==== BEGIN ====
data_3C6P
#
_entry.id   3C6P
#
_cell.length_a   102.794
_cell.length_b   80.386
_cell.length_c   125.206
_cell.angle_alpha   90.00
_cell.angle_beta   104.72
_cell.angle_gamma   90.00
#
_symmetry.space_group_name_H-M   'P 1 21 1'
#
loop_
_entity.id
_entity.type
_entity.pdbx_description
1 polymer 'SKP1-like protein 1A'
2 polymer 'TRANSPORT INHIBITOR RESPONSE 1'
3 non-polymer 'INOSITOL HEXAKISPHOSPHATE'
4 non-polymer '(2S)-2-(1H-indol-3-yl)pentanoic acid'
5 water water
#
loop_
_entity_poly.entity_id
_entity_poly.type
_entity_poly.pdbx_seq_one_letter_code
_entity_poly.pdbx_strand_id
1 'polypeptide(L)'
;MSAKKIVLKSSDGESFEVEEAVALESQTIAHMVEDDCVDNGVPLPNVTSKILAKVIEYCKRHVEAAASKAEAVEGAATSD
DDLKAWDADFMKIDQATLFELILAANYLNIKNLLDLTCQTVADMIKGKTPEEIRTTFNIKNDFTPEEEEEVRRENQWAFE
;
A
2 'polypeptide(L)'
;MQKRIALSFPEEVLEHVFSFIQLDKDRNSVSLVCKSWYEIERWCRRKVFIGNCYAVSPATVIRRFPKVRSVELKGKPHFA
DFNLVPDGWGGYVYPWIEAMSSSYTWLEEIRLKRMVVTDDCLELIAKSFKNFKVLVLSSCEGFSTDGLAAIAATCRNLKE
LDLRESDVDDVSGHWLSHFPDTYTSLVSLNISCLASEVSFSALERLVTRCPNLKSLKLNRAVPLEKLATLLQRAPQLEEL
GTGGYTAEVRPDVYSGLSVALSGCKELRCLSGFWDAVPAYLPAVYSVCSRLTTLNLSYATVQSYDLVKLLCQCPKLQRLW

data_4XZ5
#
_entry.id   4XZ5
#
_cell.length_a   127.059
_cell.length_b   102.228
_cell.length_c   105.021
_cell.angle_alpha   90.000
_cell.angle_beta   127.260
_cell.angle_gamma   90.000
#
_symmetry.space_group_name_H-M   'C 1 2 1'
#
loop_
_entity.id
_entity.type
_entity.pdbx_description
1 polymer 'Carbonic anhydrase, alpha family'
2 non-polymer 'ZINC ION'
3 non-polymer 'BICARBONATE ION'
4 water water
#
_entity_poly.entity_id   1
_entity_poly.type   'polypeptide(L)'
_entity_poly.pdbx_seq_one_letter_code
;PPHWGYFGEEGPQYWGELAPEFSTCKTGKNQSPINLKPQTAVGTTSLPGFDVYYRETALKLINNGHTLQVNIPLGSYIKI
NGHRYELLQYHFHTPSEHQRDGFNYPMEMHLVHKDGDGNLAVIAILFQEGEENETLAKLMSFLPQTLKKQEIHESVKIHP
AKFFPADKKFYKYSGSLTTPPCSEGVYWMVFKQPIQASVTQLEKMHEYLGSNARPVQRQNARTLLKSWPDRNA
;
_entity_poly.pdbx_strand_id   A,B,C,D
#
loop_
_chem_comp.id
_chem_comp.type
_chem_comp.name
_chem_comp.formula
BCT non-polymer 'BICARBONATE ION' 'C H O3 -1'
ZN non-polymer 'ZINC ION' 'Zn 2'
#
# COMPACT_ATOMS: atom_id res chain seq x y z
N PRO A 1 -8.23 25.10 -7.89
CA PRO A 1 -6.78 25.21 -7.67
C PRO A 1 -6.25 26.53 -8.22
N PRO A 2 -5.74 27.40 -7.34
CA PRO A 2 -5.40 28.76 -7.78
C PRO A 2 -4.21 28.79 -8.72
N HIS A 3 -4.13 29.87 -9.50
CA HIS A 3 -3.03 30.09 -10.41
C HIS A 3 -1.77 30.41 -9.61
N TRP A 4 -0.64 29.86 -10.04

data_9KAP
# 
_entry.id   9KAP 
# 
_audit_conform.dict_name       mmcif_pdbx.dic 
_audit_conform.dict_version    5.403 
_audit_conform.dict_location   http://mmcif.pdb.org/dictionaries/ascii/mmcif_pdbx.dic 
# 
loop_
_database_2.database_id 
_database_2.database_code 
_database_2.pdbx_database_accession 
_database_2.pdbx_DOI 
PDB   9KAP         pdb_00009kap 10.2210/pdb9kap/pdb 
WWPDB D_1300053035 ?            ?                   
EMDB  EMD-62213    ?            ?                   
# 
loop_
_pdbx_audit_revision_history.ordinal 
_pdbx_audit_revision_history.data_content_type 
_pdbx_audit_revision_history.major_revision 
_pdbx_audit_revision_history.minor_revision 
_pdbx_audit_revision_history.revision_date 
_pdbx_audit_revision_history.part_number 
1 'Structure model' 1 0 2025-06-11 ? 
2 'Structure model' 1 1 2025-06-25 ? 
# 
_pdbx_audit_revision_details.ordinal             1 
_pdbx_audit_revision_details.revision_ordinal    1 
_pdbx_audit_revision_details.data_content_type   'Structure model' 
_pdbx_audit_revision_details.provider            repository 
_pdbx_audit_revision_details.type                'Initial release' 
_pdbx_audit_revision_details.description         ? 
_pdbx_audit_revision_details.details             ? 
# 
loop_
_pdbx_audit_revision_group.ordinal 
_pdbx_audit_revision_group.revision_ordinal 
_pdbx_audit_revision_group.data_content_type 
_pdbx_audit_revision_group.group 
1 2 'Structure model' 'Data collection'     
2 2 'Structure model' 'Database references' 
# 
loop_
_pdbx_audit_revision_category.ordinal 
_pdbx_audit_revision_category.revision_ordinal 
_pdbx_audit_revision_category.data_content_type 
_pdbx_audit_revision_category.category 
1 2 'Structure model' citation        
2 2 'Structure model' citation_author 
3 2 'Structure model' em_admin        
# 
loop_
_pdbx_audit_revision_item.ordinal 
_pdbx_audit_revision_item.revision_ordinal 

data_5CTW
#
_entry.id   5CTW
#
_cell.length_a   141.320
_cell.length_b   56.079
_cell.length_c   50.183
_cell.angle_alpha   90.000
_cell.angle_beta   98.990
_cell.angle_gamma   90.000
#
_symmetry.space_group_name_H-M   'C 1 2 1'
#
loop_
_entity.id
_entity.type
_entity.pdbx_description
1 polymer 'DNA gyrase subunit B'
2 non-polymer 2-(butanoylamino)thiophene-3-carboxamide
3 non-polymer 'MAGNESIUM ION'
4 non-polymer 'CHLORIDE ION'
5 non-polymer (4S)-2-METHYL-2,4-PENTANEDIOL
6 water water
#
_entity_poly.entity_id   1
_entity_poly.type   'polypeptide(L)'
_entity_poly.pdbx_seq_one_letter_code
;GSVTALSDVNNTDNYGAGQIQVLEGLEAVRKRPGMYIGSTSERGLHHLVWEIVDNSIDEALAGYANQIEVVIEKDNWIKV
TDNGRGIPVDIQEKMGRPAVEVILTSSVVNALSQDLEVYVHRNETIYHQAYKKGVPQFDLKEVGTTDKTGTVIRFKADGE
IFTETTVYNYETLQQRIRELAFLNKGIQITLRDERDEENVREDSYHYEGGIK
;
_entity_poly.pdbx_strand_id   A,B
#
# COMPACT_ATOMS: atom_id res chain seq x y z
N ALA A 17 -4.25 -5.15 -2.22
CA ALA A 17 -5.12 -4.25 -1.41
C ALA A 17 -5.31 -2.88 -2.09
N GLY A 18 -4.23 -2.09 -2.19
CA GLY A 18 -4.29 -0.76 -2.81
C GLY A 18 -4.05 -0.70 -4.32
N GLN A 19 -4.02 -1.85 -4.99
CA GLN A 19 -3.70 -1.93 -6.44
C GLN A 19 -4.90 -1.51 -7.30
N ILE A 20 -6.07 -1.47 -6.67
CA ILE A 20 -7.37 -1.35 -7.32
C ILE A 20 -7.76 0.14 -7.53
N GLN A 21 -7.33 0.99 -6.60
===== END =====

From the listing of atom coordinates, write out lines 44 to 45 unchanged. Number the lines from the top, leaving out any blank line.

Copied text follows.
_cell.length_b   102.228
_cell.length_c   105.021